Rescuers searched for a missing baby after a landslide struck Indonesia’s Sumatra island on Wednesday, killing at least three villagers and injuring 11 others, a disaster official said.
Rescuers used heavy digging equipment to retrieve three bodies and rescue eight others buried under the rubble of five buildings that had collapsed following the landslide in Saok Laweh village in West Sumatra’s Solok district, said Ade Edward, head of the provincial disaster mitigation office.
Villagers used farm tools and their bare hands to help rescuers search for a four—month—old baby who was missing under the rubble and feared dead, he said.
Mr. Edward said the landslide was apparently caused by illegal soil excavation.
“Our preliminary investigation showed the landslide was due to the occurrences of illegal soil excavation over the years on the hill surrounding the village,” he said.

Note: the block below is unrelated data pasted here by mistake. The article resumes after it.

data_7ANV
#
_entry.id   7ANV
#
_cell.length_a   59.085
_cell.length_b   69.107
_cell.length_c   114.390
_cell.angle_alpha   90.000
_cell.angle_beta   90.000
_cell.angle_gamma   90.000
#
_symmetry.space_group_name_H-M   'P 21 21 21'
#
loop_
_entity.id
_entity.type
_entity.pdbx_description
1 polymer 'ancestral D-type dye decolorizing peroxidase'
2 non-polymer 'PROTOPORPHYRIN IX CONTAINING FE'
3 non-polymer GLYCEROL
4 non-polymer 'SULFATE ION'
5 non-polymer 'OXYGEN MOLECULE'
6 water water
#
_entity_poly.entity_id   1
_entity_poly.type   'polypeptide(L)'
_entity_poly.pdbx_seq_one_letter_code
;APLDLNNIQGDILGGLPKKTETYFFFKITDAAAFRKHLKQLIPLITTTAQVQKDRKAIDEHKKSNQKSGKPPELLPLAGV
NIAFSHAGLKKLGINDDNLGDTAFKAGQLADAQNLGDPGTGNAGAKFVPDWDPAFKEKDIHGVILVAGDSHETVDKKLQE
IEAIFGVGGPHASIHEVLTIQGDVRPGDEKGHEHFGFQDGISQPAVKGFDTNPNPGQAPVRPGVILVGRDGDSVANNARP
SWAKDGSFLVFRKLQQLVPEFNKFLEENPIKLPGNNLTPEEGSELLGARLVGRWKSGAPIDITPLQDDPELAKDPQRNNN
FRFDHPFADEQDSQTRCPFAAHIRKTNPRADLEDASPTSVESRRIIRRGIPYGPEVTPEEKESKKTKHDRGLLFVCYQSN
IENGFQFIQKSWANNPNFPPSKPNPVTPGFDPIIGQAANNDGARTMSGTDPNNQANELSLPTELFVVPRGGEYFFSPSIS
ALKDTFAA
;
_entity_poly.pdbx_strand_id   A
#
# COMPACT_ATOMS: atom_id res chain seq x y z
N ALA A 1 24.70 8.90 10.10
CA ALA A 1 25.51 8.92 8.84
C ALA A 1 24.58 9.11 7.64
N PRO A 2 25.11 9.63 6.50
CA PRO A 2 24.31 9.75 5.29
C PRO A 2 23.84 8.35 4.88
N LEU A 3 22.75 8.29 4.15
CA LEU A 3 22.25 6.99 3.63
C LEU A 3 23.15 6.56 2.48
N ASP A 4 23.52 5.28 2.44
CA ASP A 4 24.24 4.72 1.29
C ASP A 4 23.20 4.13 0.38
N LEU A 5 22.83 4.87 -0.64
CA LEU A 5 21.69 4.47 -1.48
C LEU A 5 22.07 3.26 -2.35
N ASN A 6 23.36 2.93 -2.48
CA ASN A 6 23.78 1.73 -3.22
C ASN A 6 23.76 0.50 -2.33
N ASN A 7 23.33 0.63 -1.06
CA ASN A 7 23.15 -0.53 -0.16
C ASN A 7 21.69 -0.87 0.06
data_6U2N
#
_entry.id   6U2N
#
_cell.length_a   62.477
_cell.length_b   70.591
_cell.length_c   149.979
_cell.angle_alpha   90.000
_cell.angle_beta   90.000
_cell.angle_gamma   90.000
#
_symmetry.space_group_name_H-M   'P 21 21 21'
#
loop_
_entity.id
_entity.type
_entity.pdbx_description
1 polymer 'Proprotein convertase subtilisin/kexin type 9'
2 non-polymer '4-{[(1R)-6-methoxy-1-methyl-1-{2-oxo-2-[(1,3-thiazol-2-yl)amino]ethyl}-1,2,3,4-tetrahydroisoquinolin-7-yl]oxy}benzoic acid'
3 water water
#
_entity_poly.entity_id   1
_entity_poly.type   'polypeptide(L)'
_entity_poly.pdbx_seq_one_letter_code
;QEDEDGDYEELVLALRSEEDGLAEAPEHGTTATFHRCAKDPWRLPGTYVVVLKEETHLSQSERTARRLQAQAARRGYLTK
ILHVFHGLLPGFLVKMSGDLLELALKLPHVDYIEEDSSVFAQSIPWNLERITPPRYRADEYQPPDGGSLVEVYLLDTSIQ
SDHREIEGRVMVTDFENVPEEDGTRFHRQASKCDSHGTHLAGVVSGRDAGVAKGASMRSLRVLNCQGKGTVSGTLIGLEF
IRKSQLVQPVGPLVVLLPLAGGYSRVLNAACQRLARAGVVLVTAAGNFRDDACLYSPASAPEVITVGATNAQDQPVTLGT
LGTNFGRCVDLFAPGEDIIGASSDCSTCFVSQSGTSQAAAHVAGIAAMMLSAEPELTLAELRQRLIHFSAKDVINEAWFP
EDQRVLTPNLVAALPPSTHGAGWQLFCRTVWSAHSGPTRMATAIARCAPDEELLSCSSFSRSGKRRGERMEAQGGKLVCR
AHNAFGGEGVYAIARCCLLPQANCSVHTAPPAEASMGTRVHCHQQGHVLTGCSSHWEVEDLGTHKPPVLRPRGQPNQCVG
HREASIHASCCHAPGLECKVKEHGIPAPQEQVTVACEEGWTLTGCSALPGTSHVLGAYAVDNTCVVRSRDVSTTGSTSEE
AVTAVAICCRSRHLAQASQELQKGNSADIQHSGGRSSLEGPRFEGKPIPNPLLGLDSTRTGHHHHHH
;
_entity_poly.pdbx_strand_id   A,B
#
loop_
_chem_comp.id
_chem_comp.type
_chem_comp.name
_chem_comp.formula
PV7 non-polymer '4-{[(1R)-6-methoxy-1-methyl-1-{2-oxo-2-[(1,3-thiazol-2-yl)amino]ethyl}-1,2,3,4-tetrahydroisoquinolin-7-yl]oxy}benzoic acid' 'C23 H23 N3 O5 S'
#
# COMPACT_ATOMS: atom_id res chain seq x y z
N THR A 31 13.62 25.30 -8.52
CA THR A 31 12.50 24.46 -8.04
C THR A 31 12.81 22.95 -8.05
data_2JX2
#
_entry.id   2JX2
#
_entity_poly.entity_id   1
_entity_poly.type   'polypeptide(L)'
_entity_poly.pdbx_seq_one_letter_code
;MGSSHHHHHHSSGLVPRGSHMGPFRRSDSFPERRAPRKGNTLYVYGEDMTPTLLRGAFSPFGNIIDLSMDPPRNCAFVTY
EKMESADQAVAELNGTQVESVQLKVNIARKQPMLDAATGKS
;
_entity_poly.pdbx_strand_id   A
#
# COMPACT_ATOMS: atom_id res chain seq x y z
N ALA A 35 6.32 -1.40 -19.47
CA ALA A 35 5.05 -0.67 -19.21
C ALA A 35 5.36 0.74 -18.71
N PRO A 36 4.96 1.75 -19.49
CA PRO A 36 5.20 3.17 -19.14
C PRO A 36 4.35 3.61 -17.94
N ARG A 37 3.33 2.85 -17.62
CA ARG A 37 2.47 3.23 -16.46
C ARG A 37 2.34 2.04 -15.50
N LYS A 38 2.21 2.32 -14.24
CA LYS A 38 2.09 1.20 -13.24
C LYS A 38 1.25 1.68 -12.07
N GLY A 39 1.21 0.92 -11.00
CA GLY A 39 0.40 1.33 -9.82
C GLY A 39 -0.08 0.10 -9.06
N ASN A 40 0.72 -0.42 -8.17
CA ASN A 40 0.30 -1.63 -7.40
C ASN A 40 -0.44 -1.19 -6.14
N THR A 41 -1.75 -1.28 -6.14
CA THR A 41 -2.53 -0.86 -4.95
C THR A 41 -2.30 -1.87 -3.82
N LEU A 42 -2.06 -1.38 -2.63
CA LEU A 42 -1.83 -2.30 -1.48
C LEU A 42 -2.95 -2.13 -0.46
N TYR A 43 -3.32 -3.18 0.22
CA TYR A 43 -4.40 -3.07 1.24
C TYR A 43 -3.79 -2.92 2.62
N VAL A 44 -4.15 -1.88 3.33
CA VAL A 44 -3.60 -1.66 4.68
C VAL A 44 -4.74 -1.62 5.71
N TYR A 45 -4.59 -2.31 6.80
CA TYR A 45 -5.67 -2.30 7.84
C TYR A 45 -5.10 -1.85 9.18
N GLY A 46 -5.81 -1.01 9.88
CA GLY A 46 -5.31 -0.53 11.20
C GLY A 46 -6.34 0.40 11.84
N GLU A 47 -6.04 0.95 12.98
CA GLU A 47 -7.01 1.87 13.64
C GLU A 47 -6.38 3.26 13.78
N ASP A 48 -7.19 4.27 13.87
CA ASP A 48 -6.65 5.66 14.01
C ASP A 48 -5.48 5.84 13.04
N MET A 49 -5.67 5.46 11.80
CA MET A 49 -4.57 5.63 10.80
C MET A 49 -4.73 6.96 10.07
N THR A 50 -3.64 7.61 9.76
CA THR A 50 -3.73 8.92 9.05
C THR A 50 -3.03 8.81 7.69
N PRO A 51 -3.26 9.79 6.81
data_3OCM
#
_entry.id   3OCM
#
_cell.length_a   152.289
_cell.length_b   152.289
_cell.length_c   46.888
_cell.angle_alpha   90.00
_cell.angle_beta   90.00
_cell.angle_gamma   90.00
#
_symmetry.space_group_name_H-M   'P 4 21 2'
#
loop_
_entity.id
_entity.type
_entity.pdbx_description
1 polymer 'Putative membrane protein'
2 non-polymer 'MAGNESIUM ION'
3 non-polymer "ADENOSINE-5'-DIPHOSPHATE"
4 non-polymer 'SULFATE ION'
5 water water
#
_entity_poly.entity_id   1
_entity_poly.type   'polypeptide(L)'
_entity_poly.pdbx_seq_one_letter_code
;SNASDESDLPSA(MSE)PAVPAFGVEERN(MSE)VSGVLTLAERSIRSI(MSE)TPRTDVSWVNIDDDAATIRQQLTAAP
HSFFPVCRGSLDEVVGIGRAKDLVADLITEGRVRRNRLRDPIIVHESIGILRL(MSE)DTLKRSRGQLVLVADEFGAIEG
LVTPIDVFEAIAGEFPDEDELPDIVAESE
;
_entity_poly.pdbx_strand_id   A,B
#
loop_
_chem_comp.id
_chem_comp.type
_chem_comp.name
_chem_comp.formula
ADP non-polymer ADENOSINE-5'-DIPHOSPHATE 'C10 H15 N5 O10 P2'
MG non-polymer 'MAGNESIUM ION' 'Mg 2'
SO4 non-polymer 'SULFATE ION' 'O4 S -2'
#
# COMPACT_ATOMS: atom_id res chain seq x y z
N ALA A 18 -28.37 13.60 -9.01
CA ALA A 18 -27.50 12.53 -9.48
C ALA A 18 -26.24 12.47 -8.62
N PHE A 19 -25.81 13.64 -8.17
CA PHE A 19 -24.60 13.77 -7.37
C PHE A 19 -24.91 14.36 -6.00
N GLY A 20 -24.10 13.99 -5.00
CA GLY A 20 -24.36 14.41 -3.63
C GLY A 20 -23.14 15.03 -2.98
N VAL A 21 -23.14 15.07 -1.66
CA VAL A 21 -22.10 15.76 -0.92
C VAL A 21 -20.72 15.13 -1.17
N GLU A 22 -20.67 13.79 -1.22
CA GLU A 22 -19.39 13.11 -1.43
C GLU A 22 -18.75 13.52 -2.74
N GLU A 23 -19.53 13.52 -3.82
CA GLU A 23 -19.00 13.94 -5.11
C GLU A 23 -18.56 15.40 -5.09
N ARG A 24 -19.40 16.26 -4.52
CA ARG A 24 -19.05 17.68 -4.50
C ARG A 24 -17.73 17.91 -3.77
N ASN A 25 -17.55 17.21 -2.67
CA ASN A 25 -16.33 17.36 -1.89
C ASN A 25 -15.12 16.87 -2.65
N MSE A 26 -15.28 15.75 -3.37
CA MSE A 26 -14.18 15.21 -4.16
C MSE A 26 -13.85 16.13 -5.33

Six people remained hospitalized with critical injuries, while five others were treated and released, he said.
Earlier this month, floods and landslides struck at least three districts in the West Sumatra province, damaging hundreds of homes and public facilities.
Landslides and flooding kill scores of people every year during the monsoon season in Indonesia, a tropical archipelago with a population of 235 million. Many people live and farm on fertile but unstable mountain slopes.